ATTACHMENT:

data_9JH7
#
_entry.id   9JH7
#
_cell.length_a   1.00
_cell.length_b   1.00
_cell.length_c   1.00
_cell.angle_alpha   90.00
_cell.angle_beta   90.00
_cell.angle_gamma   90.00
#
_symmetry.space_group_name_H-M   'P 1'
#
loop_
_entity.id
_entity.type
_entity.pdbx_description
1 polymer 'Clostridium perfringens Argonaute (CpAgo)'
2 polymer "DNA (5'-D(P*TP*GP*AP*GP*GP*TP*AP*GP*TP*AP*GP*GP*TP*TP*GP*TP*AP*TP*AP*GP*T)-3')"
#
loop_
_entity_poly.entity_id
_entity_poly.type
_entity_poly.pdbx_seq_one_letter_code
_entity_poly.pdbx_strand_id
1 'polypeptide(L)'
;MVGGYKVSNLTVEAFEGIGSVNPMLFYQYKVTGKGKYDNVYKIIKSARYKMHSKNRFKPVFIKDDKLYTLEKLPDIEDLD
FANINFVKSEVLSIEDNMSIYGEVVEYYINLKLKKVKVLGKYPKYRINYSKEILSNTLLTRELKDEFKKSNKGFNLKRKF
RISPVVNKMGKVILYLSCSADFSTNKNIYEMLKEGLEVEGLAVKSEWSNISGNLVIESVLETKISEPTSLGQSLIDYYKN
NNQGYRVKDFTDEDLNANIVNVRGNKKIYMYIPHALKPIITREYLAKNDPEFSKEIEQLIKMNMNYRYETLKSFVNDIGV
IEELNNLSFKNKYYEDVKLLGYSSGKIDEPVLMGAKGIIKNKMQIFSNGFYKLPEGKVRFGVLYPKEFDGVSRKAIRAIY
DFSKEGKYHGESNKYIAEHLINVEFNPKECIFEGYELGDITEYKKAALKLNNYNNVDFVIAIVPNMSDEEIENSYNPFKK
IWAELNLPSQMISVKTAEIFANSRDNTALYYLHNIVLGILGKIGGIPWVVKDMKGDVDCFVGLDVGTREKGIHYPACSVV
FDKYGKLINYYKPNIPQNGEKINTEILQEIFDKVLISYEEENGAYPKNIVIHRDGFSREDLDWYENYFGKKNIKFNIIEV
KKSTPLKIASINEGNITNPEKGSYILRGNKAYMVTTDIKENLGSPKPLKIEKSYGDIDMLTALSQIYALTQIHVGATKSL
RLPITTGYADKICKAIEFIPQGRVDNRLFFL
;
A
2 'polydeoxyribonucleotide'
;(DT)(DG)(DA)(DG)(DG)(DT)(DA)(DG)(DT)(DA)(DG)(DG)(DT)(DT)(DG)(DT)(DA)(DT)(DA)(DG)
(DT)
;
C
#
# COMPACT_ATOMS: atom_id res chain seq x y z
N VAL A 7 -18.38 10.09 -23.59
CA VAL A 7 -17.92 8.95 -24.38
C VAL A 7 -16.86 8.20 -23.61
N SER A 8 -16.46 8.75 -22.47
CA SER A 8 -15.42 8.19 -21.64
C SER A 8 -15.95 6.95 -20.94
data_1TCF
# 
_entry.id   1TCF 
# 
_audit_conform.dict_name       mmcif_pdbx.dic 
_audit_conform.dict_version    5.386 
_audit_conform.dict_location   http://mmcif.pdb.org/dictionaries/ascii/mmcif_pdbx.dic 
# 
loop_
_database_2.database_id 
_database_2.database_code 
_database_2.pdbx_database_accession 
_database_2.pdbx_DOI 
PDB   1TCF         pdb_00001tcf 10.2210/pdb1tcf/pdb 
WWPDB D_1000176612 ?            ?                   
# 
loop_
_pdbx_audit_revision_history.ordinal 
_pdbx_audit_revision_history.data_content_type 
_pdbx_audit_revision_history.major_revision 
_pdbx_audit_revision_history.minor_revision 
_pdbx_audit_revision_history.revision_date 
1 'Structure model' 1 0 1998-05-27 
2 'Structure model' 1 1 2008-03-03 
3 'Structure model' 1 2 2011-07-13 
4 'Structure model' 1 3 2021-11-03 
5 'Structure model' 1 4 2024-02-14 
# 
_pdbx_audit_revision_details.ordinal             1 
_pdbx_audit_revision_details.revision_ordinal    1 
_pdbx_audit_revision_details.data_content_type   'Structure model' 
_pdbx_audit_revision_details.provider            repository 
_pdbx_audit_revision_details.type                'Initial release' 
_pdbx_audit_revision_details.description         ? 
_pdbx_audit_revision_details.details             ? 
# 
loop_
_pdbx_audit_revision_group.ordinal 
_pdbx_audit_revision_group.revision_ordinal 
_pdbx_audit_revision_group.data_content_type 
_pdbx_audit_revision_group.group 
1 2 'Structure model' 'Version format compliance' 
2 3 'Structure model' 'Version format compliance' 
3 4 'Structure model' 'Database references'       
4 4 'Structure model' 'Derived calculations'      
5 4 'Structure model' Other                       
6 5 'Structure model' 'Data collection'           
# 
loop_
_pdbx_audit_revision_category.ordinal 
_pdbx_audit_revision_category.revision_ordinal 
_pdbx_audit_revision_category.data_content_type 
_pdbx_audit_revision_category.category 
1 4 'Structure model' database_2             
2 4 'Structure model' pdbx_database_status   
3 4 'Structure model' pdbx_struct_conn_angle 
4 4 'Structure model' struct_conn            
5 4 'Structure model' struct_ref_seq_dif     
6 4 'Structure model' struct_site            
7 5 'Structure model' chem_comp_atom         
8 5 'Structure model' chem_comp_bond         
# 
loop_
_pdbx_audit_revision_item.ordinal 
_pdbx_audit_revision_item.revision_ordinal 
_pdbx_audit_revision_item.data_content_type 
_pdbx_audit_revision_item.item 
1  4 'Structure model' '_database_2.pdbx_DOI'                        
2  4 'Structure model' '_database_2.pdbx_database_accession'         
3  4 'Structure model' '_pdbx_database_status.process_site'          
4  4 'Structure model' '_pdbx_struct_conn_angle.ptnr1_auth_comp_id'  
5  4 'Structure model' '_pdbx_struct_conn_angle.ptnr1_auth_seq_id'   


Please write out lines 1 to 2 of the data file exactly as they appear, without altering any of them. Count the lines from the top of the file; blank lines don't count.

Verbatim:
data_9JH7
#